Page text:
Skip to the page Primary Navigation Skip to the page content Skip to page Footer
The OFT closed on 31 March 2014 and this website is no longer being updated. The OFT's work and responsibilities have passed to a number of different bodies. Read more.

Equal liability

Under section 75 of the Consumer Credit Act 1974, the credit provider may be equally responsible for any breach of contract or misrepresentation by a supplier of goods or services on credit.

Section 75 provides that the credit provider will be 'jointly and severally liable' with the supplier if:

  • the cash price of the item is more than £100 but not more than £30,000
  • the credit agreement is regulated under the Act, and
  • credit is advanced under arrangements between the credit provider and the supplier.

Section 75 applies to purchases on credit cards (depending upon the cash price of the goods or services) and also retail credit. 

It does not apply to purchases using charge cards, debit cards or credit card cheques.

Additional protection is provided by the legislation implementing the Consumer Credit Directive, which comes fully into force on 1 February 2011. Under section 75A of the Act, the creditor may be liable in certain limited cases, for breach of contract, where section 75 does not apply.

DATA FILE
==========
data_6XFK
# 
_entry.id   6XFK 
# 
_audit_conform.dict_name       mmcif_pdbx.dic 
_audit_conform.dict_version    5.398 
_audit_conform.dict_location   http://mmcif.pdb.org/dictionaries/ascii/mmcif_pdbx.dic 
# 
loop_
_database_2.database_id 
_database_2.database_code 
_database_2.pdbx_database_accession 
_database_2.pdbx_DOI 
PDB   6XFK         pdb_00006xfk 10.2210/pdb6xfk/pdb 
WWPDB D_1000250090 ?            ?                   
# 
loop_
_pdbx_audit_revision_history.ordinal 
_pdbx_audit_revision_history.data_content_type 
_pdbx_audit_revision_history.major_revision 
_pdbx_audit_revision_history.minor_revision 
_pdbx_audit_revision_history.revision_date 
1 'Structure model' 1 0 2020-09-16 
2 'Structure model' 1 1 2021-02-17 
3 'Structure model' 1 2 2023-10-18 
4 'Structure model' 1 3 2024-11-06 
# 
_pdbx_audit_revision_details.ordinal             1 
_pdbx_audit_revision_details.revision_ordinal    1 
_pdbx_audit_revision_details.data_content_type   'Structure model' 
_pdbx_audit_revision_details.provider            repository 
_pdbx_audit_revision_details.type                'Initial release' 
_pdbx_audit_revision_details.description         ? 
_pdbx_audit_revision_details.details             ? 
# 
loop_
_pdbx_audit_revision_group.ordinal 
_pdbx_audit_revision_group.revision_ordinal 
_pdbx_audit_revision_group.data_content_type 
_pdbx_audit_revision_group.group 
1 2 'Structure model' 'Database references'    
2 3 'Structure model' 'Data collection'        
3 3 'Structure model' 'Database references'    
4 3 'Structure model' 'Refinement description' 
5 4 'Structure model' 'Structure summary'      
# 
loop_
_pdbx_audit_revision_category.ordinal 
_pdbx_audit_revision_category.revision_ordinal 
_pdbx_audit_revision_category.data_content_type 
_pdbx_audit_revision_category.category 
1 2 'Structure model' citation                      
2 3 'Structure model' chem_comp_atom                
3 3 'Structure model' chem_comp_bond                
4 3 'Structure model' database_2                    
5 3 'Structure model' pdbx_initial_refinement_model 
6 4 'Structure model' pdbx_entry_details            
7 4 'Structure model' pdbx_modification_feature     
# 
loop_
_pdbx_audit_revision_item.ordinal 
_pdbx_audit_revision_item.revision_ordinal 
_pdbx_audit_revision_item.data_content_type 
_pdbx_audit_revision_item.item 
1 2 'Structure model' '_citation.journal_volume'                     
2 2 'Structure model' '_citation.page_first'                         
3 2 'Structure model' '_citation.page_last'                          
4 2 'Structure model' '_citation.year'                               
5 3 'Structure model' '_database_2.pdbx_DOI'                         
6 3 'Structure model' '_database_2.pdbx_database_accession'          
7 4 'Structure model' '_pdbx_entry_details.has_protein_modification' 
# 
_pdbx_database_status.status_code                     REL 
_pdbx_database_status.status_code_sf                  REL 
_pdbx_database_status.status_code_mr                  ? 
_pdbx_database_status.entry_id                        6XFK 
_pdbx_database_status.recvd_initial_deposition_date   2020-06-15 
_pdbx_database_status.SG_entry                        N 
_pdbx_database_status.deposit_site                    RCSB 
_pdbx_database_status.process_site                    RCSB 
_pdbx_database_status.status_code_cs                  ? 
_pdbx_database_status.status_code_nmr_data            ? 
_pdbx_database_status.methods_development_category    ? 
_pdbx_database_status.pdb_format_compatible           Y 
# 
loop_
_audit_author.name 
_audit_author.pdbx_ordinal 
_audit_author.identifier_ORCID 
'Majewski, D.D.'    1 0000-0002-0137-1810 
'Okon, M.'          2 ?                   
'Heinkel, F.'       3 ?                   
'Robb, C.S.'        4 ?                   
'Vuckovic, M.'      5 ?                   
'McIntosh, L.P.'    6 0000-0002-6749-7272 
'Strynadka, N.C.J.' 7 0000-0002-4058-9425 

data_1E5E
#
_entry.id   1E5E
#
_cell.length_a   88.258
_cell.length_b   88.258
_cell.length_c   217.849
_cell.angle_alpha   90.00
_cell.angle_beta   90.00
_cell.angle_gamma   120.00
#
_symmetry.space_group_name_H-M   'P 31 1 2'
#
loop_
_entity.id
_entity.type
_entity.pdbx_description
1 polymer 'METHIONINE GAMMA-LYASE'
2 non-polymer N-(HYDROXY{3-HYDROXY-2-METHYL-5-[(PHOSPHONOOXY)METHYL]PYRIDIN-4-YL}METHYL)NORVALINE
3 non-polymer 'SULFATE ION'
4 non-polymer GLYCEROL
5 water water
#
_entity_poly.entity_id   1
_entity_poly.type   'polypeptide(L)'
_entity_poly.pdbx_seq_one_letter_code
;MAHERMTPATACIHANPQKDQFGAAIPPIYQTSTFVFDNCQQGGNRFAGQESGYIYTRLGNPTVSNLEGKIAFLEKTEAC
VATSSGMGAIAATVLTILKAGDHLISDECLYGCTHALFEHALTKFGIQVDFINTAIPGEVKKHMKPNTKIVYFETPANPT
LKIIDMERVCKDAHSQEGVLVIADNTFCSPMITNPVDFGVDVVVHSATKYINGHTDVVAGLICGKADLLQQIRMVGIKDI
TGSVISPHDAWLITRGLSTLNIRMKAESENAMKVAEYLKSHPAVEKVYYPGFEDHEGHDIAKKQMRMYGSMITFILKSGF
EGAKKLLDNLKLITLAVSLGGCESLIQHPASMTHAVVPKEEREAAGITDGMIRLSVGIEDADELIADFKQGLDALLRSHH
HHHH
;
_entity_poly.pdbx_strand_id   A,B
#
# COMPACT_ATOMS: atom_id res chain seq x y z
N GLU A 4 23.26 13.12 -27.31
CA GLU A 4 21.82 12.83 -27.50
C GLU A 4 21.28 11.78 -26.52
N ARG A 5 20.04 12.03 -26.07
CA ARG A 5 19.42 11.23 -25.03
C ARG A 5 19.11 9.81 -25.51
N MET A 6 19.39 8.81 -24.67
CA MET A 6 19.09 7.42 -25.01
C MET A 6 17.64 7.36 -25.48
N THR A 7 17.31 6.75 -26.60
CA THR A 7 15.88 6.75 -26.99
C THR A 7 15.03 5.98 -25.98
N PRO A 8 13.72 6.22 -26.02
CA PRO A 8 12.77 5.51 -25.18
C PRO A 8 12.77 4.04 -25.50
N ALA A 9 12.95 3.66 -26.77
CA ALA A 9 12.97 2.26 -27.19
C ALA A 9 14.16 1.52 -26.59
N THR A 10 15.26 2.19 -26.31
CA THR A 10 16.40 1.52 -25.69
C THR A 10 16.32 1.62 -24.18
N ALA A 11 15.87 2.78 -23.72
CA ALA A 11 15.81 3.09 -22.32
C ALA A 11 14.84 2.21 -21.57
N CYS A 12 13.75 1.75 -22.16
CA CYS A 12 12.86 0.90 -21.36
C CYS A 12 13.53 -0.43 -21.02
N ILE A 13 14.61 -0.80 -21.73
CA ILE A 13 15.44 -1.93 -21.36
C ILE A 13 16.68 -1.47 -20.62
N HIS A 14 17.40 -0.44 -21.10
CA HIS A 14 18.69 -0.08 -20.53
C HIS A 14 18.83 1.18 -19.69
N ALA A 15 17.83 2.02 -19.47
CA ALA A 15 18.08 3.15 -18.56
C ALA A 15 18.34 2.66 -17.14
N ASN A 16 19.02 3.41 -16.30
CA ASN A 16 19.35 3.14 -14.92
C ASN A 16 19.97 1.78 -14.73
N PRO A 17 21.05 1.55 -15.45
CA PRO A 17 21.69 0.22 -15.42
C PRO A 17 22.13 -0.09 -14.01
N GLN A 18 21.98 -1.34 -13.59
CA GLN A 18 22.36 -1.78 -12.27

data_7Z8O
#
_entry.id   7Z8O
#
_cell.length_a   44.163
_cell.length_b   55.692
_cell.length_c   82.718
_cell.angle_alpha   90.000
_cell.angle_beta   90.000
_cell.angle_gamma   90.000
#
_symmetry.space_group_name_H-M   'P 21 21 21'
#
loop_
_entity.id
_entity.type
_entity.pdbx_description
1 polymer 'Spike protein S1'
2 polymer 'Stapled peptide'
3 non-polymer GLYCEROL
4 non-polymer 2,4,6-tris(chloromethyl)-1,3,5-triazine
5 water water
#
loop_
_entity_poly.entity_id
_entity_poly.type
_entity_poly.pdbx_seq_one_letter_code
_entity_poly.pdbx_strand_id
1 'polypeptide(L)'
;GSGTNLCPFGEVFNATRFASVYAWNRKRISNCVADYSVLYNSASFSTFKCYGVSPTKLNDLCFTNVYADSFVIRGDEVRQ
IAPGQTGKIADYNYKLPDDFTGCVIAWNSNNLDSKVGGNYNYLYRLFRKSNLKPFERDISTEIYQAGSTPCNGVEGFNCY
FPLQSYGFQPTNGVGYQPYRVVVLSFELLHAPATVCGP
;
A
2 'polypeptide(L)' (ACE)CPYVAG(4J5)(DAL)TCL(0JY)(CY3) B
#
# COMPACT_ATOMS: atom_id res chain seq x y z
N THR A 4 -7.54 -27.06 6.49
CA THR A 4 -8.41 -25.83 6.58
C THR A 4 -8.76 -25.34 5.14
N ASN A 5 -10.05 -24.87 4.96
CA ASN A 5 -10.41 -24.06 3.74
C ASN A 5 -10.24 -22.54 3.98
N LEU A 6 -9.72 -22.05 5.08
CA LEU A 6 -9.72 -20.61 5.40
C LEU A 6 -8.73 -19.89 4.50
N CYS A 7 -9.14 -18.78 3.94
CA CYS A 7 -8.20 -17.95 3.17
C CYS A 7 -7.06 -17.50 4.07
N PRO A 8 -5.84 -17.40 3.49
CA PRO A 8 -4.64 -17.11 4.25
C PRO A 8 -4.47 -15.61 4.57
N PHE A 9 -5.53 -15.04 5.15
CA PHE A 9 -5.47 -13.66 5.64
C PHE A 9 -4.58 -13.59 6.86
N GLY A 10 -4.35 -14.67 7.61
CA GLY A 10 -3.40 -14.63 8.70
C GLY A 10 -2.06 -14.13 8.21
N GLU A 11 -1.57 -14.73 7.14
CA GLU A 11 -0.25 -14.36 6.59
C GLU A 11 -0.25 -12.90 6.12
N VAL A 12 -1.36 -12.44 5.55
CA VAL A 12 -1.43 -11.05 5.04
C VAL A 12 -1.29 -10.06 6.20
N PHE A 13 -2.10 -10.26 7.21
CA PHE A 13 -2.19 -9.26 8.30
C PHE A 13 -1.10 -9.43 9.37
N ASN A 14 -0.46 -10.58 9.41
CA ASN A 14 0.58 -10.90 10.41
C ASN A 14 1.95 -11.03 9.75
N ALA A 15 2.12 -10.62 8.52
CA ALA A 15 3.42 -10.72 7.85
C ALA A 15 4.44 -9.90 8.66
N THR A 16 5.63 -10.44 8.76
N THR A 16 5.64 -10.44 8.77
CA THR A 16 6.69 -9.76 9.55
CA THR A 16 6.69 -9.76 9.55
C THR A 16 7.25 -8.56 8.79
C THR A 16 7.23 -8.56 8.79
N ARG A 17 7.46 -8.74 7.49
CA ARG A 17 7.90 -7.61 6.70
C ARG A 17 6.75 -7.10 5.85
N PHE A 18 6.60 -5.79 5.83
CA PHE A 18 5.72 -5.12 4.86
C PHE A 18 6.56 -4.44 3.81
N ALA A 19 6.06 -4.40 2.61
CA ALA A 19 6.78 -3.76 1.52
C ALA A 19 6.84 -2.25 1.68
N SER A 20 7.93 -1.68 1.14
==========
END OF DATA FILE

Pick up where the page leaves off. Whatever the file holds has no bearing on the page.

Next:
Section 75A applies only if:

  • the cash price of the item exceeds £30,000 but the amount of credit does not exceed £60,260
  • the credit agreement is a 'linked agreement', i.e. the goods or services are specified in the credit agreement or the creditor uses the services of the supplier in connection with the making of the agreement, and
  • the supplier cannot be traced or is insolvent or does not respond or the consumer has taken reasonable steps to pursue the supplier but has not obtained satisfaction (this need not include court action).

A summary of the new provisions is in chapter 13 of the BIS guidance on the implementing regulations (pdf).

A summary of section 75 (and how to pursue claims where it applies) is on the Consumer Direct website.




Back to: Consumer Credit Act

Recently viewed pages

This feature requires Javascript and Cookies to be enabled on your browser

Email alerts

Register for email alerts or amend your existing account details here.